And they say, “Yes.”
By Samuel Warde
This is particularly significant, as the letter itself states, because of the 1973 Goldwater Rule.
Since 1973, the American Psychiatric Association and its members have abided by a principle commonly known as “the Goldwater Rule,” which prohibits psychiatrists from offering opinions on someone they have not personally evaluated. The rule is so named because of its association with an incident that took place during the 1964 presidential election. During that election, Fact magazine published a survey in which they queried some 12,356 psychiatrists on whether candidate Sen. Barry Goldwater, the GOP nominee, was psychologically fit to be president. A total of 2,417 of those queried responded, with 1,189 saying that Goldwater was unfit to assume the presidency.
Maria A. Oquendo, M.D., Ph.D. and current president of the American Psychiatric Association, is quoted on the website as stating: “Simply put, breaking the Goldwater Rule is irresponsible, potentially stigmatizing, and definitely unethical.”
The Letter to the Editor
The letter to the editor is attributed by The New York Times to Lance Dodes, M.D., and Joseph Schachter, M.D., Ph.D. who are described as follows: “Dr. Dodes is a retired assistant clinical professor of psychiatry at Harvard Medical School. Dr. Schachter is a former chairman of the Committee on Research Proposals, International Psychoanalytic Association.”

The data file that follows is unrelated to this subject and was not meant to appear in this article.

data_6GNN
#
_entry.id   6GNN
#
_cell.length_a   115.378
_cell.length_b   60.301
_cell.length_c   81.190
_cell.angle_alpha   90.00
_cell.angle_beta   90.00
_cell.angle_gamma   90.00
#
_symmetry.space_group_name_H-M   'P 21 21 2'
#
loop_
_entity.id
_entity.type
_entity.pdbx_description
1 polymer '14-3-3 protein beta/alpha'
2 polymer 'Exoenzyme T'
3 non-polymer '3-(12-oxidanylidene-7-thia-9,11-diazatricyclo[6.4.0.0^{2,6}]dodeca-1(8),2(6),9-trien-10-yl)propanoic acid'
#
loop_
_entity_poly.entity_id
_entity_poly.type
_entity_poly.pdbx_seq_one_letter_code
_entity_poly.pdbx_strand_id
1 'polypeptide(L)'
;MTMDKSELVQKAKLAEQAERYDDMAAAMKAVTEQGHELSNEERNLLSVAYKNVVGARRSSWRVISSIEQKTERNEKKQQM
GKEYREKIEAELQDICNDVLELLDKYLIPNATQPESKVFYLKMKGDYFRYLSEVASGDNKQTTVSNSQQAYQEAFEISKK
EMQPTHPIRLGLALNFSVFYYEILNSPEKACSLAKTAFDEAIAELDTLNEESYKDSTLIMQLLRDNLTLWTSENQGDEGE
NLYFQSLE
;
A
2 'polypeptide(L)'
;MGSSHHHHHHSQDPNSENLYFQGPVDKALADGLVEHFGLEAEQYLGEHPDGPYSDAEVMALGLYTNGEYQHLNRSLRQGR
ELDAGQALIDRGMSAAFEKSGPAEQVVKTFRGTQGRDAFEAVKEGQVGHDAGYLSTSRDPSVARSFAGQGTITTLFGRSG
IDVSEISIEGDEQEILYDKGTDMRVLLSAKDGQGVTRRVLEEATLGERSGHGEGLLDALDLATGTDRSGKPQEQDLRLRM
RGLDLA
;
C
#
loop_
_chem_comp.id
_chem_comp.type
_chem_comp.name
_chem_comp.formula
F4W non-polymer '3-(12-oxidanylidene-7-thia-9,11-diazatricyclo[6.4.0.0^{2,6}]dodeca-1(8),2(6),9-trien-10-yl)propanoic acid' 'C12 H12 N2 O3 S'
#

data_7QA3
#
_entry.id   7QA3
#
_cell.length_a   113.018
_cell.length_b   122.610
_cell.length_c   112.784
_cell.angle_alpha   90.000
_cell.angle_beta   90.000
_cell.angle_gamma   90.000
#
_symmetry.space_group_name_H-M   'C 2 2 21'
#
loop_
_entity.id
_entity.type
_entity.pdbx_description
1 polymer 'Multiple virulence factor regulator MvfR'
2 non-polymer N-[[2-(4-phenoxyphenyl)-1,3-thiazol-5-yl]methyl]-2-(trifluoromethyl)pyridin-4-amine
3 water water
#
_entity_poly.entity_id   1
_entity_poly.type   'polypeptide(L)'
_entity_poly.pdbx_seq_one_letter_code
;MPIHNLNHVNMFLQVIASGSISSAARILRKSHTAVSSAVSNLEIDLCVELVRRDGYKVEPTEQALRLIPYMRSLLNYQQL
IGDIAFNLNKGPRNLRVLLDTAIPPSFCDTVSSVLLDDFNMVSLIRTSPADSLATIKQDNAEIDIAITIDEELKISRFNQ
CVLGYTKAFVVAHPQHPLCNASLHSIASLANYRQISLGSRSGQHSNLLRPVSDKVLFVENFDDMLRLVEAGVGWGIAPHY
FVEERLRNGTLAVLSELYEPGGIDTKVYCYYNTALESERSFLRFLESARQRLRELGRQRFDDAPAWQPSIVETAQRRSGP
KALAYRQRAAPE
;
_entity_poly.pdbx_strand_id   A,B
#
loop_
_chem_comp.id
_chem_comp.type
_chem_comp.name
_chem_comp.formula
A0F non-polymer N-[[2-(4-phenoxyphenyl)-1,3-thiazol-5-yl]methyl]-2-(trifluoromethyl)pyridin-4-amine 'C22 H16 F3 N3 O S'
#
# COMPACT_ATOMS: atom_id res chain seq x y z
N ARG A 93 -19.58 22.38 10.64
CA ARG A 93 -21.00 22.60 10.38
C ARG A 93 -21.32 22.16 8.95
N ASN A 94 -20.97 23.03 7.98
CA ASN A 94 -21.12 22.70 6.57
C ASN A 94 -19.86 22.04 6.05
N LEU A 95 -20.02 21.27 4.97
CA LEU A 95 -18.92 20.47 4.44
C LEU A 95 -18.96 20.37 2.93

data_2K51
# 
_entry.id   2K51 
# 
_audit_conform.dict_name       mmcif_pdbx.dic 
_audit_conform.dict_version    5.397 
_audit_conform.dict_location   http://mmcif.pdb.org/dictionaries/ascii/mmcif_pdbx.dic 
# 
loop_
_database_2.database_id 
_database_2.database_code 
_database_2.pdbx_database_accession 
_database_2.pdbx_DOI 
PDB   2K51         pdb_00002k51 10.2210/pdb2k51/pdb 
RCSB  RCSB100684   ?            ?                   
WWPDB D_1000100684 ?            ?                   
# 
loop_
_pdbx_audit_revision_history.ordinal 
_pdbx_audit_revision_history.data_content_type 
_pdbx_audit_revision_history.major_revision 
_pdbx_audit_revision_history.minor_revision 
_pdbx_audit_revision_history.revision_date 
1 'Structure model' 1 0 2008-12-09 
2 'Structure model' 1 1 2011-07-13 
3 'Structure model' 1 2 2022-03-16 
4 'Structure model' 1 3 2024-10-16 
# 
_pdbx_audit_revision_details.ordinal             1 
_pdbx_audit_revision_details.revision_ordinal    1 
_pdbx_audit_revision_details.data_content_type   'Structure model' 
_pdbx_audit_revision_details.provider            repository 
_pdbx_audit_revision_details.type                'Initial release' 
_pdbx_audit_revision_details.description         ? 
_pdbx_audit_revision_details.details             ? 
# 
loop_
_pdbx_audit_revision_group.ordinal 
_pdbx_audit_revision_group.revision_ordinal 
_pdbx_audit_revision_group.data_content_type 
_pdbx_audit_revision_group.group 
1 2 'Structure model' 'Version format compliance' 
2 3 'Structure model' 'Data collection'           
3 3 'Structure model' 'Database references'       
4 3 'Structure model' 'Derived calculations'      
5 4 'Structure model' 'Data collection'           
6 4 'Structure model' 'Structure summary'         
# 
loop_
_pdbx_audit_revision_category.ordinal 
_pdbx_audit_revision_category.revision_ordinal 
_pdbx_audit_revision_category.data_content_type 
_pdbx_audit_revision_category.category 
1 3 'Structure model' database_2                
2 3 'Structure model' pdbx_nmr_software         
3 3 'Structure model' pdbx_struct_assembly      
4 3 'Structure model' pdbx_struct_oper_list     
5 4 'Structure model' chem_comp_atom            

In a powerful leader, these attacks are likely to increase, as his personal myth of greatness appears to be confirmed. We believe that the grave emotional instability indicated by Mr. Trump’s speech and actions makes him incapable of serving safely as president.
Is Trump a Narcissist?
In November 2015 Vanity Fair published an article questioning Trump’s mental health entitled: “Is Donald Trump Actually a Narcissist? Therapists Weigh In!“
Calling Trump “very easy to diagnose,” psychotherapist Charlotte Prozan told Vanity Fair that Trump “will do anything to demean others, like tell Carly Fiorina he doesn’t like her looks. ‘You’re fired!’ would certainly come under lack of empathy. And he wants to deport immigrants, but [two of] his wives have been immigrants.”
In the field we use clusters of personality disorders. Narcissism is in cluster B, which means it has similarities with histrionic personality disorder, borderline personality disorder, and antisocial personality disorder. There are similarities between them. Regardless of how you feel about John McCain, the man served—and suffered. Narcissism is an extreme defense against one’s own feelings of worthlessness. To degrade people is really part of a cluster-B personality disorder: it’s antisocial and shows a lack of remorse for other people. The way to make it O.K. to attack someone verbally, psychologically, or physically is to lower them. That’s what he’s doing.
Narcissists are not necessarily liars, but they are notoriously uncomfortable with the truth. The truth means the potential to feel ashamed. If all they have to show the world as a source of feeling acceptable is their success and performance, be it in business or sports or celebrity, then the risk of people seeing them fail or squander their success is so difficult to their self-esteem that they feel ashamed. We call it the narcissistic injury. They’re uncomfortable with their own limitations. It’s not that they’re cut out to lie, it’s just that they can’t handle what’s real.
Samuel Warde is a writer, social and political activist, and all-around troublemaker.